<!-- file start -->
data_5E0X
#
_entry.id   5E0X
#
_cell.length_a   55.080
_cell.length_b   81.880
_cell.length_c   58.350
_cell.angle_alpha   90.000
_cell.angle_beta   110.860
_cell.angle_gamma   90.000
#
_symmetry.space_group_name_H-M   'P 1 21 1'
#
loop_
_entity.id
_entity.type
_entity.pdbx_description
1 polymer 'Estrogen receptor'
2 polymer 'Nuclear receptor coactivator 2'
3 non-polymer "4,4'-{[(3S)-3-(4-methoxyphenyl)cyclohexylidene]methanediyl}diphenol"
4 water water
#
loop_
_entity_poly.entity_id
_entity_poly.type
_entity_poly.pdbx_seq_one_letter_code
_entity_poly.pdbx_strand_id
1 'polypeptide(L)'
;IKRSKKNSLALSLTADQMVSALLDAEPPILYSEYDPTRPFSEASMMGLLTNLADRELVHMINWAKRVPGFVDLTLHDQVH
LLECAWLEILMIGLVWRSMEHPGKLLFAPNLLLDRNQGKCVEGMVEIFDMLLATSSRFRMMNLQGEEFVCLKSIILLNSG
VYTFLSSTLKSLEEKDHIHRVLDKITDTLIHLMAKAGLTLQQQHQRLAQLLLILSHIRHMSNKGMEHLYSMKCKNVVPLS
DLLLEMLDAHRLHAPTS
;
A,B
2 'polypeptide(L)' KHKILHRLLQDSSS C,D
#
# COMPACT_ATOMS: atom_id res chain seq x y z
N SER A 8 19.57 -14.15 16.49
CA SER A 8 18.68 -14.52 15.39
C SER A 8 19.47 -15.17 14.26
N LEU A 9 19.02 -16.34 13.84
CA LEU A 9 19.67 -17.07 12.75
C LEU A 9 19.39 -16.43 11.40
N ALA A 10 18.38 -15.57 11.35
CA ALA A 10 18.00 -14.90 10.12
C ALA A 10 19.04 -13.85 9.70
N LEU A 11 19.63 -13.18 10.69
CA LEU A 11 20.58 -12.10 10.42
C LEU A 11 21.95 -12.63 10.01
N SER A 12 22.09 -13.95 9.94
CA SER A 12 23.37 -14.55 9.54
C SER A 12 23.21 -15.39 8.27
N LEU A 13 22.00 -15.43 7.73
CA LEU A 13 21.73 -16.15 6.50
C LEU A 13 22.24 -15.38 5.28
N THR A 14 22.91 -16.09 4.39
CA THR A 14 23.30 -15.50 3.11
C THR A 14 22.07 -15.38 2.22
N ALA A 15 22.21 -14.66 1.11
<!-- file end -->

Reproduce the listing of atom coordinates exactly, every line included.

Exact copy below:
data_5E0X
#
_entry.id   5E0X
#
_cell.length_a   55.080
_cell.length_b   81.880
_cell.length_c   58.350
_cell.angle_alpha   90.000
_cell.angle_beta   110.860
_cell.angle_gamma   90.000
#
_symmetry.space_group_name_H-M   'P 1 21 1'
#
loop_
_entity.id
_entity.type
_entity.pdbx_description
1 polymer 'Estrogen receptor'
2 polymer 'Nuclear receptor coactivator 2'
3 non-polymer "4,4'-{[(3S)-3-(4-methoxyphenyl)cyclohexylidene]methanediyl}diphenol"
4 water water
#
loop_
_entity_poly.entity_id
_entity_poly.type
_entity_poly.pdbx_seq_one_letter_code
_entity_poly.pdbx_strand_id
1 'polypeptide(L)'
;IKRSKKNSLALSLTADQMVSALLDAEPPILYSEYDPTRPFSEASMMGLLTNLADRELVHMINWAKRVPGFVDLTLHDQVH
LLECAWLEILMIGLVWRSMEHPGKLLFAPNLLLDRNQGKCVEGMVEIFDMLLATSSRFRMMNLQGEEFVCLKSIILLNSG
VYTFLSSTLKSLEEKDHIHRVLDKITDTLIHLMAKAGLTLQQQHQRLAQLLLILSHIRHMSNKGMEHLYSMKCKNVVPLS
DLLLEMLDAHRLHAPTS
;
A,B
2 'polypeptide(L)' KHKILHRLLQDSSS C,D
#
# COMPACT_ATOMS: atom_id res chain seq x y z
N SER A 8 19.57 -14.15 16.49
CA SER A 8 18.68 -14.52 15.39
C SER A 8 19.47 -15.17 14.26
N LEU A 9 19.02 -16.34 13.84
CA LEU A 9 19.67 -17.07 12.75
C LEU A 9 19.39 -16.43 11.40
N ALA A 10 18.38 -15.57 11.35
CA ALA A 10 18.00 -14.90 10.12
C ALA A 10 19.04 -13.85 9.70
N LEU A 11 19.63 -13.18 10.69
CA LEU A 11 20.58 -12.10 10.42
C LEU A 11 21.95 -12.63 10.01
N SER A 12 22.09 -13.95 9.94
CA SER A 12 23.37 -14.55 9.54
C SER A 12 23.21 -15.39 8.27
N LEU A 13 22.00 -15.43 7.73
CA LEU A 13 21.73 -16.15 6.50
C LEU A 13 22.24 -15.38 5.28
N THR A 14 22.91 -16.09 4.39
CA THR A 14 23.30 -15.50 3.11
C THR A 14 22.07 -15.38 2.22
N ALA A 15 22.21 -14.66 1.11